According to a blog post published a couple of days ago by the Cardano Foundation, it’s relatively impossible for the Cardano network to experience a 51% attack.
Many crypto projects had once, in the course of their existence, experienced a popular attack known as the “51% attack”.
In terms of the proof-of-work (PoW) algorithm, which also applies to the proof-of-stake (PoS) protocol, a 51% attack can be described as an attack on a blockchain by a group of miners who control over 50% of the network’s mining hash rate.
Attackers that control such a huge percentage can interrupt the recording of new blocks by preventing other miners from completing blocks.
Why It’s Relatively Impossible For Cardano Network To Experience 51% Attack
In the blog post titled “How Cardano uses significantly less energy while maintaining the same level of security as Bitcoin”, Cardano is described as a blockchain with a network as secure as the Bitcoin network, which no one can control.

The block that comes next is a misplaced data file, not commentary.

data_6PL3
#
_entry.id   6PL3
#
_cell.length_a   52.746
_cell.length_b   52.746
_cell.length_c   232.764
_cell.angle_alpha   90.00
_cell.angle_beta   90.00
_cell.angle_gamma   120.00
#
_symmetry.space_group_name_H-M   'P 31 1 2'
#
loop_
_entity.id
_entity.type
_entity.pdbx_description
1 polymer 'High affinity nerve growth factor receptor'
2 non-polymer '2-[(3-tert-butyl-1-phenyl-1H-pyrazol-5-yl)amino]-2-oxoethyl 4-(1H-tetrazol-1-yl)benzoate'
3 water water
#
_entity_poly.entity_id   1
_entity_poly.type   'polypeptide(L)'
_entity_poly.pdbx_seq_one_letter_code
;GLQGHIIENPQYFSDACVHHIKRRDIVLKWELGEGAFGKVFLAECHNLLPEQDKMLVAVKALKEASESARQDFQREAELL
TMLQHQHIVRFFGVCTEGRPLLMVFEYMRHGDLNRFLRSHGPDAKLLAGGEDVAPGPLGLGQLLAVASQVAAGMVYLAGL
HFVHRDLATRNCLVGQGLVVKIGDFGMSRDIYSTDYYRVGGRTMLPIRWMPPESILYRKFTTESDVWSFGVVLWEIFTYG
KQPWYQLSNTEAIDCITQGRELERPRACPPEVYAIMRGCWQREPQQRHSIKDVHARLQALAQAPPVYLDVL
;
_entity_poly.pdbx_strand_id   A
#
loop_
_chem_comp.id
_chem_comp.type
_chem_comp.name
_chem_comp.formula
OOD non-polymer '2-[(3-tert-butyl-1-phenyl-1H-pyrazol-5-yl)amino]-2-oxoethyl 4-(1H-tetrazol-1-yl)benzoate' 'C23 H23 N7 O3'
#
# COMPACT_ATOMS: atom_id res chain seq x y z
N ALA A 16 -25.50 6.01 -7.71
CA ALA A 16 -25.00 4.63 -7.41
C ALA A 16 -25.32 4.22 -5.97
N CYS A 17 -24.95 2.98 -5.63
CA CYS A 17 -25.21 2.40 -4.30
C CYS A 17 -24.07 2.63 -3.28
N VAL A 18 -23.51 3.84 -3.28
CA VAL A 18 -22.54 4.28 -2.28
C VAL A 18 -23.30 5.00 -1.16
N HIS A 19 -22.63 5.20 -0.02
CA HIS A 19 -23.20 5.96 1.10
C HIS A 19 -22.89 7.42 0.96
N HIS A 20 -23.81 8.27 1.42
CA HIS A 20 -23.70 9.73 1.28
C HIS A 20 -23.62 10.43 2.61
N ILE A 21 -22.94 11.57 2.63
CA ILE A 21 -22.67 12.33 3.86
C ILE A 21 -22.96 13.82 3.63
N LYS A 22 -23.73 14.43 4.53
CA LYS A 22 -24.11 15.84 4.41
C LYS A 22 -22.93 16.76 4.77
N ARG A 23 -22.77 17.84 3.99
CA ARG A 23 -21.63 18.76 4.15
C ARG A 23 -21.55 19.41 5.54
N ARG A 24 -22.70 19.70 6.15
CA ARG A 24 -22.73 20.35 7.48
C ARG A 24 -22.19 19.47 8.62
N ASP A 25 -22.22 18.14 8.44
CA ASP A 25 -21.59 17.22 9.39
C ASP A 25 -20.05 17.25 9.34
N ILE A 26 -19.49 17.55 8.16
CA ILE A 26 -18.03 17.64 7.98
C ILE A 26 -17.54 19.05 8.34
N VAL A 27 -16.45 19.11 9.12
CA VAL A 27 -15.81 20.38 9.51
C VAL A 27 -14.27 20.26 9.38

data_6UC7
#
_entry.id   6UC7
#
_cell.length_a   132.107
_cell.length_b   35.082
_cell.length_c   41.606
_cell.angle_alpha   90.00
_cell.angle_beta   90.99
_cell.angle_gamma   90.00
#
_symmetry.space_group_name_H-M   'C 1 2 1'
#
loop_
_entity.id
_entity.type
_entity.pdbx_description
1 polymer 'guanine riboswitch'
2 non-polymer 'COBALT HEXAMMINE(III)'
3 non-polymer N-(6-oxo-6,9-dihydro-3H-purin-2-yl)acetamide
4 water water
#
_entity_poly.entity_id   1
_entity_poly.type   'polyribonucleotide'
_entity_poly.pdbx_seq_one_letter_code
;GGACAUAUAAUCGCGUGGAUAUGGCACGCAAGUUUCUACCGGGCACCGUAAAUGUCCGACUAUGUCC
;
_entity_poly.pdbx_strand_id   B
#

However, instead of using hashing power from mining equipment like Bitcoin, Cardano, the emerging smart contracts platform, uses its native token ADA for consensus.
So, to interrupt the Cardano network, a user or a group of users needs to control the majority of ADA.
In the blog post, the calculation of the amount of ADA required to have majority control of the network is written out as follows:
- 31,948,309,441 ADA – Circulating supply
- 16,293,637,815 ADA – 51% of the circulating supply
- US$1.60 – Current price of ADA
- US$26,069,820,504 – Amount of dollars to control 51% of ADA at the current price.
So, for an attacker to control 51% of the Cardano network, the blog post says “it will cost over US$26 billion not factoring in the price appreciation that will occur with a buyer trying to purchase that much ada. Moreover, as the network grows and the value of ada appreciates, the cost to attack the network becomes more expensive but the cost to secure the network is relatively unchanged.”
Additionally, the report says Cardano’s protocol goes through a rigorous peer-reviewed process and goes through the same high insurance code techniques adopted by developers to build jet engines and NASA where failure in the code could be devastating.